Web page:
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1.
International Journal of Environmental Research and Public Health ; 19(24), 2022.
Article in English | CAB Abstracts | ID: covidwho-2200249

ABSTRACT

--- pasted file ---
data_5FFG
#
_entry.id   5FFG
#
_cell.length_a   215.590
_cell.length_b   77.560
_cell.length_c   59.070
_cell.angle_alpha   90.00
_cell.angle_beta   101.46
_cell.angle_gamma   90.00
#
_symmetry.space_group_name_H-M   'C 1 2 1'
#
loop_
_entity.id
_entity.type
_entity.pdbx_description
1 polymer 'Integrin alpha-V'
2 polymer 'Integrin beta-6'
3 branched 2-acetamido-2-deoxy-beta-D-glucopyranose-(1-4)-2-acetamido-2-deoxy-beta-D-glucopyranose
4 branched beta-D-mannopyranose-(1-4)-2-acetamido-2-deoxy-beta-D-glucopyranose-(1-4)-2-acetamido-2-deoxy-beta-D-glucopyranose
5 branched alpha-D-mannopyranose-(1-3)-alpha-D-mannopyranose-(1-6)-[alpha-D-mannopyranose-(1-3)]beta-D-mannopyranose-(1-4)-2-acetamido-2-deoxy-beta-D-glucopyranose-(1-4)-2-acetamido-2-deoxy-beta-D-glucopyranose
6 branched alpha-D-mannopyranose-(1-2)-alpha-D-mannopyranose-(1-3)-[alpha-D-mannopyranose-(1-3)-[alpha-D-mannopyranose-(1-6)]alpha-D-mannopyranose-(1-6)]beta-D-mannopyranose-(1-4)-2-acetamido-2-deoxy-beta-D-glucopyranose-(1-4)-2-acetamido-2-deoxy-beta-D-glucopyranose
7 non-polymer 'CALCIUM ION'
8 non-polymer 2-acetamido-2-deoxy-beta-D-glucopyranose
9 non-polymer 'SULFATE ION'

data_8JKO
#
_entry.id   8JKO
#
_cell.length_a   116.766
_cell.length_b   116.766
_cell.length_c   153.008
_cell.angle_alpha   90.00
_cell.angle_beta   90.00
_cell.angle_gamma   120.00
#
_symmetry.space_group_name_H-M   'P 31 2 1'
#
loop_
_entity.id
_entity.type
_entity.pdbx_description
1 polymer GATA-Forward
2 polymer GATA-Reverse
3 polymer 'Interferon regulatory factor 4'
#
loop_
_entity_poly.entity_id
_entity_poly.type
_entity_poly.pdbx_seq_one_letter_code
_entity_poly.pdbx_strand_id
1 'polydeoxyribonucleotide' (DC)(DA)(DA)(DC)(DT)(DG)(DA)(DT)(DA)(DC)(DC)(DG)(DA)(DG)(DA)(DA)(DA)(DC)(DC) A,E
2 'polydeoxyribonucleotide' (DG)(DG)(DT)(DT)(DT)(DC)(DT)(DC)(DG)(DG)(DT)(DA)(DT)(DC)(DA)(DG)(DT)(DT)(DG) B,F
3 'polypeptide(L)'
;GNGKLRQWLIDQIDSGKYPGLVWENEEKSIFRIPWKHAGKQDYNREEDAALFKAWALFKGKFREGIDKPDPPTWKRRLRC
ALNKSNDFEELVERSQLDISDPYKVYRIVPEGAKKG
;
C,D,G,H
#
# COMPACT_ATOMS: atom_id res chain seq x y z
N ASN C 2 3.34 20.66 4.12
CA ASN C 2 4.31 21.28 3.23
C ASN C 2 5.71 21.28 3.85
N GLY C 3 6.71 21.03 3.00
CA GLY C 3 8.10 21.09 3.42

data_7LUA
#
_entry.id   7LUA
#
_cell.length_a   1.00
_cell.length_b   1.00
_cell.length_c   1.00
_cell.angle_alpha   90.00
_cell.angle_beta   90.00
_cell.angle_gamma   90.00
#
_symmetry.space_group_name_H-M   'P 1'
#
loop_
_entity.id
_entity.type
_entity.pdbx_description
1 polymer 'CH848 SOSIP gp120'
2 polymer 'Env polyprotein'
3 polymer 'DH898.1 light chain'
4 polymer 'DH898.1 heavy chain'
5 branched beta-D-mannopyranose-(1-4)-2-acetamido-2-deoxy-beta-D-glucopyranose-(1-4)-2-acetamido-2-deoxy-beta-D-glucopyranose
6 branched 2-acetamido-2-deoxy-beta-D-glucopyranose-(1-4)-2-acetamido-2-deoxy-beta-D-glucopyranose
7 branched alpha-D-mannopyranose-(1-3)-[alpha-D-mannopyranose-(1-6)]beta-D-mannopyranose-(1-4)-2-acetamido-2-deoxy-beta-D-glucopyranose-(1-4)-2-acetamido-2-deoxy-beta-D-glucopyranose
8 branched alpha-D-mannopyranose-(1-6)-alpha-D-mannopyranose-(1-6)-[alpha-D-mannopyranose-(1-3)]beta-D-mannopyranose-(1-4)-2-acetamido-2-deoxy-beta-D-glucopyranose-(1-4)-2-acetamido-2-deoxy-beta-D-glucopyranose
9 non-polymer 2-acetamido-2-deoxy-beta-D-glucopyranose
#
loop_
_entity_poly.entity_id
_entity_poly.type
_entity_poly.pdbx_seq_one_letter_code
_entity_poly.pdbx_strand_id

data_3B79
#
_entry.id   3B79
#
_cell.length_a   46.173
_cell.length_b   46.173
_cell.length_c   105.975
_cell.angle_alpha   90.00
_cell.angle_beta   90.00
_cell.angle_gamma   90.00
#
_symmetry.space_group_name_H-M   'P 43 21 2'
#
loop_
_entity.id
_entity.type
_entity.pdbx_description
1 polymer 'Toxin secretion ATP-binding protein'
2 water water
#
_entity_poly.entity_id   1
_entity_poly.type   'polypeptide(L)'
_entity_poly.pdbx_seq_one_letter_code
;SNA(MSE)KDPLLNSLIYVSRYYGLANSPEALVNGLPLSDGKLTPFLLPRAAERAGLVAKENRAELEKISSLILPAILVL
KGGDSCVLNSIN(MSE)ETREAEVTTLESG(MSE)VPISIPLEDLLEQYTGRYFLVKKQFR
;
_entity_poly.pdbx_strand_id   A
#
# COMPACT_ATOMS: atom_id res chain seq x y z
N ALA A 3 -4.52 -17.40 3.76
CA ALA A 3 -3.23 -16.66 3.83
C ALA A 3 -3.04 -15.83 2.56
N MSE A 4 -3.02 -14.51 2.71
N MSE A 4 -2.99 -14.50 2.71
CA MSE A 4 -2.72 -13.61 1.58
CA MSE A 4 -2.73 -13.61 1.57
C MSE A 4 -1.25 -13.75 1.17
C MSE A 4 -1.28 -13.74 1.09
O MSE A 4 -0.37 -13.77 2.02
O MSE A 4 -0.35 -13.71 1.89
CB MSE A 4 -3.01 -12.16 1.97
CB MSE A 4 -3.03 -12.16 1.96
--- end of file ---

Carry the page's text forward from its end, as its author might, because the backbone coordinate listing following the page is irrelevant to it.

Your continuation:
HFMD is a viral-mediated infectious illness of increasing public health importance. This study aimed to develop a forecasting tool utilizing climatic predictors and internet search queries for informing preventive strategies in Sabah, Malaysia. HFMD case data from the Sabah State Health Department, climatic predictors from the Malaysia Meteorological Department, and Google search trends from the Google trends platform between the years 2010-2018 were utilized. Cross-correlations were estimated in building a seasonal auto-regressive moving average (SARIMA) model with external regressors, directed by measuring the model fit. The selected variables were then validated using test data utilizing validation metrics such as the mean average percentage error (MAPE). Google search trends evinced moderate positive correlations to the HFMD cases (r0-6 weeks: 0.47-0.56), with temperature revealing weaker positive correlations (r0-3 weeks: 0.17-0.22), with the association being most intense at 0-1 weeks. The SARIMA model, with regressors of mean temperature at lag 0 and Google search trends at lag 1, was the best-performing model. It provided the most stable predictions across the four-week period and produced the most accurate predictions two weeks in advance (RMSE = 18.77, MAPE = 0.242). Trajectorial forecasting oscillations of the model are stable up to four weeks in advance, with accuracy being the highest two weeks prior, suggesting its possible usefulness in outbreak preparedness.